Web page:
H2: There is no difference between the means of participants of high and average reading levels at the .05 level of significance in relation to possession of knowledge of selected library skills.
36




37
H3: There is no difference between the means of participants of high and low reading levels at the .05 level of significance in relation to possession of knowledge of selected library skills.
H4: There is no difference between the means of participants of average and low reading levels at the .05 level of significance in relation to possession of knowledge of selected library skills.
Thirty-two seventh grade language arts classes from Pinellas County, Florida, were randomly selected for participation in this study. These classes were randomly assigned to one of four groups necessary for the Solomon Four-Group Design. Using this design, classes in Groups A and B were given a pretest, Groups A and C were given the module, and all four groups (A, B, C, and D) were given a posttest approximately six to seven school days after the pretests were given.
A multifactorial analysis of variance was performed and F ratios calculated to find significant differences due to the main effects of group, sex, and reading level, as well as due to interaction effects between group and sex, sex and reading level, group and reading level, and also group and sex and reading level.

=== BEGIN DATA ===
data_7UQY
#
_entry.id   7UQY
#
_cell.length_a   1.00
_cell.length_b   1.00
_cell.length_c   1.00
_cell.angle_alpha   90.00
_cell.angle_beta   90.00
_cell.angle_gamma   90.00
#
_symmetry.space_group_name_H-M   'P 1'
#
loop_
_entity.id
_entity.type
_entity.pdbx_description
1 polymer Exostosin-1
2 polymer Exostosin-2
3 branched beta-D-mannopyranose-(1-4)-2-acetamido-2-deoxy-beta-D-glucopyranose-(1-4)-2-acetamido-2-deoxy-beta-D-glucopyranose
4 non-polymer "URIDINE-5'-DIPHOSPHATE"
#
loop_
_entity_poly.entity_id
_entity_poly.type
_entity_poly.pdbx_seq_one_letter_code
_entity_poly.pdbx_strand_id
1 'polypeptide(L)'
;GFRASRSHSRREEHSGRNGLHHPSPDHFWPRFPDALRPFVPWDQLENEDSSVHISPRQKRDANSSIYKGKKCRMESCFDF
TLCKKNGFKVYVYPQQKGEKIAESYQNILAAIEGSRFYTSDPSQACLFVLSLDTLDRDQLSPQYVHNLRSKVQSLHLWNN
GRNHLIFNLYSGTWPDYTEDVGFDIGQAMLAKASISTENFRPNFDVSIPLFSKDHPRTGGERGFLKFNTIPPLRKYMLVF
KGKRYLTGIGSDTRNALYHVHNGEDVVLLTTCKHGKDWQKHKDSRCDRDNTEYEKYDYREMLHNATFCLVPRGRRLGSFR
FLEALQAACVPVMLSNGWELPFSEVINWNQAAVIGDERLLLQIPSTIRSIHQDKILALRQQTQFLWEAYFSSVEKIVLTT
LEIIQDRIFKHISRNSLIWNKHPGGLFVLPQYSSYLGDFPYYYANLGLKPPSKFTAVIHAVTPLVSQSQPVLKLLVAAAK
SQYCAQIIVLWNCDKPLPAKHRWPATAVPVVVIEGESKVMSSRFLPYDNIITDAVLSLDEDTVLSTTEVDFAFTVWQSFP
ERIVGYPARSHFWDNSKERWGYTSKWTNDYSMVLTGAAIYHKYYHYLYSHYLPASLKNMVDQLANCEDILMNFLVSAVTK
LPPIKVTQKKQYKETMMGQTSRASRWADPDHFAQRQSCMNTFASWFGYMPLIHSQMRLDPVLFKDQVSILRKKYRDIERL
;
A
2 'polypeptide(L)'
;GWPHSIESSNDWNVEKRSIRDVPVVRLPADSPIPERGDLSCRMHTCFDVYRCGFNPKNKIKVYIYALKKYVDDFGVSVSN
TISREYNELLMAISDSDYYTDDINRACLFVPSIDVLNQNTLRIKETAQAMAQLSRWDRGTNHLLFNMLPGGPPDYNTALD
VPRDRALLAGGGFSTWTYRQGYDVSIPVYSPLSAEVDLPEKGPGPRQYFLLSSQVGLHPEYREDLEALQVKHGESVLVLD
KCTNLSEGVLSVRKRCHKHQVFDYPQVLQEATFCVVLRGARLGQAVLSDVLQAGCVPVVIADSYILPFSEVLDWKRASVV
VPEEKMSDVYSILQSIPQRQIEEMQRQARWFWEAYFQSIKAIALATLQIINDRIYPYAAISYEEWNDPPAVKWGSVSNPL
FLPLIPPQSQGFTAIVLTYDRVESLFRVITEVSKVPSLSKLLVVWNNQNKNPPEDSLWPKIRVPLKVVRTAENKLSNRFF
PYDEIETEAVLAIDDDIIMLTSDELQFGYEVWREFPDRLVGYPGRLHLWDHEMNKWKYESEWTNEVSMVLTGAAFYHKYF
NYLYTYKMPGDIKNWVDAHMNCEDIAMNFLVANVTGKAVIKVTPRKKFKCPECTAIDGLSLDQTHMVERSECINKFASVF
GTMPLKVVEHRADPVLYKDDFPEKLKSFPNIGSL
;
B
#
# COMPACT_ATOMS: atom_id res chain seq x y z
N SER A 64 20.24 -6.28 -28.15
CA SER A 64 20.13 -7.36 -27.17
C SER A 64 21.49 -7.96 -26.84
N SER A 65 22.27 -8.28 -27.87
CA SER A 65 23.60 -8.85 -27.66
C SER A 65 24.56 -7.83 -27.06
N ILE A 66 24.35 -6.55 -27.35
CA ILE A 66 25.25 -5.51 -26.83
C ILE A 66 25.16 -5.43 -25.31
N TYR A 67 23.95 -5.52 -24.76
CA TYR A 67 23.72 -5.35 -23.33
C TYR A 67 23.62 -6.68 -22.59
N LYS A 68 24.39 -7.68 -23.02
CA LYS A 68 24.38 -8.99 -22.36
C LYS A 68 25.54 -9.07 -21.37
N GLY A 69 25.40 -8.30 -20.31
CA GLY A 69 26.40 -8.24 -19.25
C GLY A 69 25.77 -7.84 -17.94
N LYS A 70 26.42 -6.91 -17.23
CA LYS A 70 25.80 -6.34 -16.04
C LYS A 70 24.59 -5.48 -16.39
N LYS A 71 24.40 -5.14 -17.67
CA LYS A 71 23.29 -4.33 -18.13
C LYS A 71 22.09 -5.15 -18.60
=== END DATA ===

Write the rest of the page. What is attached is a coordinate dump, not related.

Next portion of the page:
No significant difference was found at the .05 level of
significance for the main effect, sex, and the first hypothesis was not rejected.
A significant difference was found for the main effect of reading level, so a Tukey t test was performed on paired means for the three reading levels. There was significant difference for each of the paired means resulting in rejecting the second, third, and fourth hypotheses.




38
Interaction was found to exist between the group and the reading level of the participants of the study.
A significant difference for the main effect of group warranted post-hoc comparisons between group means. These comparisons resulted in no significant differences being found between Groups B and C and between Groups B and D. All other comparisons between groups were found to be significantly different at the .05 level of significance. The construction of confidence intervals further showed that there was significant difference between the groups which received treatment and the groups which did not receive treatment.
A table was prepared to illustrate the differences between pretest and posttest means showing changes in mean scores according to sex and reading levels for those groups having had both the pretest and posttest. Confidence intervals were also constructed to show that the threats to internal and external validity discussed in Chapter III were controlled.